c. decreases interest rates and decreases aggregate demand.
            d. decreases interest rates and increases aggregate demand.
           ANSWER: d. decreases interest rates and increases aggregate demand.
14.   Open-market purchases
            a. increase the price level and real GDP.
            b. decrease the price level and real GDP.
            c. increases the price level and decreases real GDP.
            d. decreases the price level and increases real GDP.
           ANSWER: a. increase the price level and real GDP.
15.   Open-market sales
            a. increase the price level and real GDP.
            b. decrease the price level and real GDP.
            c. increases the price level and decreases real GDP.
            d. decreases the price level and increases real GDP.
           ANSWER: b. decrease the price level and real GDP.
16.   The economy is in long-run equilibrium. Suppose that automatic teller machines become cheaper and
      more convenient to use, and as a result the demand for money falls. Other things equal, we would
      expect that in the short run,
            a. the price level and real GDP would rise, but in the long run they would both be unaffected.
            b. the price level and real GDP would rise, but in the long run the price level would rise and real
               GDP would be unaffected.
            c. the price level and real GDP would fall, but in the long run they would both be unaffected.
            d. the price level and real GDP would fall, but in the long run the price level would fall and real
               GDP would be unaffected.
           ANSWER: b. the price level and real GDP would rise, but in the long run the price level would
               rise and real GDP would be unaffected.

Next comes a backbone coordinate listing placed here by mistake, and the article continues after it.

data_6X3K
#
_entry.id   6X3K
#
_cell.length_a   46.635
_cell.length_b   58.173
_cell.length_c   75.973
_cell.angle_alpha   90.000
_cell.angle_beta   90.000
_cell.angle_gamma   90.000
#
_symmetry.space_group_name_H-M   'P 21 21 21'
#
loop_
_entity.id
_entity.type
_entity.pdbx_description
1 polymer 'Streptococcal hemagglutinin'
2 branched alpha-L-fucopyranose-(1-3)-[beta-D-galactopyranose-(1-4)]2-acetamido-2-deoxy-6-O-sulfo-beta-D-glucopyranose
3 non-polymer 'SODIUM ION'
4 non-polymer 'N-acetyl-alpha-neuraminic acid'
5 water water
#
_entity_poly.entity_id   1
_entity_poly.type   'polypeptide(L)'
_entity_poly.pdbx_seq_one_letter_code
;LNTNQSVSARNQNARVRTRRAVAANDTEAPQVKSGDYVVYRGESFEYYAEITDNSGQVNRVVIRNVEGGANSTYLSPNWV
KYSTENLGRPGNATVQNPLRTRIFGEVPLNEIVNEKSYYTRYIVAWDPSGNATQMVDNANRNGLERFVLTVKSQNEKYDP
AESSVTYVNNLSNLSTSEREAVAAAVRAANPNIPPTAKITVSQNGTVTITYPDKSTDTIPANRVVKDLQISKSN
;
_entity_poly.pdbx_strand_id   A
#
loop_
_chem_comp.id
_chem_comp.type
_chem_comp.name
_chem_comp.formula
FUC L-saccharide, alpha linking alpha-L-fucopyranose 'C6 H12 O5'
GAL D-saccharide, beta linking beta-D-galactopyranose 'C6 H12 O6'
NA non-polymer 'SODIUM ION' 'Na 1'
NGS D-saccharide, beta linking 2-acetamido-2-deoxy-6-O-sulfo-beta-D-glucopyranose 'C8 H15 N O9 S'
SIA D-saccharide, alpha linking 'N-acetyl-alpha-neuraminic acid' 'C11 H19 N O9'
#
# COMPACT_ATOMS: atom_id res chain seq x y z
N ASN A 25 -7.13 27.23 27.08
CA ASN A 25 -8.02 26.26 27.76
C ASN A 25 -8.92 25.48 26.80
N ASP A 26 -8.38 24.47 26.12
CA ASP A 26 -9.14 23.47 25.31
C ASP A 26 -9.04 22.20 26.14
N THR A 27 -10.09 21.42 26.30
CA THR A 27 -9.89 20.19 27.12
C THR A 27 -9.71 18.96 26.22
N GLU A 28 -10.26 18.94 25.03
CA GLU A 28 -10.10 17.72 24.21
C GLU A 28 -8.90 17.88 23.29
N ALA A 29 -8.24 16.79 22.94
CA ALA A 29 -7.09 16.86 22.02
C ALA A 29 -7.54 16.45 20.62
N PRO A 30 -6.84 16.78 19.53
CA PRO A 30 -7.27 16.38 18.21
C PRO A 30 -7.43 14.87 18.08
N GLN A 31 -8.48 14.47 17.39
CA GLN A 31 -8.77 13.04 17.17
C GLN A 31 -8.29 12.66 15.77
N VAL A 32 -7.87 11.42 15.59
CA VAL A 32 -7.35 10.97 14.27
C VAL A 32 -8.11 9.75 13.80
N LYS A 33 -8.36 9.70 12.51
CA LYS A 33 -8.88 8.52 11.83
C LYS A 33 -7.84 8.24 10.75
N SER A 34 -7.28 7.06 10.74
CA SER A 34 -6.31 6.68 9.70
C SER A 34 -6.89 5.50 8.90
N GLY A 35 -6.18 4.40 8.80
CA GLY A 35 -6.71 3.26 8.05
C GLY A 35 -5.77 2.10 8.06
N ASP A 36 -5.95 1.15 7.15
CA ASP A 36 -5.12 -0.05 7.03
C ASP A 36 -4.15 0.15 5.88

17.   When the Fed sets a target for the interest rate, it commits itself to
            a. revealing its target to the public.
            b. adjusting the demand for money in order to make the equilibrium in the money market hit
               that target.
            c. adjusting the money supply in order to meet the interest rate target.
            d. having to make open-market sales.
           ANSWER: c. adjusting the money supply in order to meet the interest rate target.
18.   If the Fed targets the interest rate,
            a. it can then set the money supply at whatever value it wants.
            b. it must increase the money supply if the interest rate is above its target.
            c. it must decrease the money supply if the interest rate is above its target.
            d. None of the above is correct.
           ANSWER: b. it must increase the money supply if the interest rate is above its target.
19.   If the interest rate is above the Fed’s target, the Fed should
            a. buy bonds to increase the money supply.
            b. buy bonds to decrease the money supply.
            c. sell bonds to increase the money supply.
            d. sell bonds to decrease the money supply.
           ANSWER: a. buy bonds to increase the money supply.
20.   If the interest rate is below the Fed’s target, the Fed would
           a. buy bonds to increase the money supply.
            b. buy bonds to decrease the money supply.
            c. sell bonds to increase the money supply.
            d. sell bonds to decrease the money supply.
           ANSWER: d. sell bonds to decrease the money supply.
21.   If the stock market booms,
            a. aggregate demand increases, which the Fed could offset by increasing the money supply.
            b. aggregate supply increases, which the Fed could offset by increasing the money supply.
            c. aggregate demand increases, which the Fed could offset by decreasing the money supply.
            d. aggregate supply increases, which the Fed could offset by decreasing the money supply.
           ANSWER: c. aggregate demand increases, which the Fed could offset by decreasing the money
               supply.
22.   If the stock market booms
            a. household spending increases. To offset the effects of this on the price level and real GDP,
               the Fed would increase the money supply.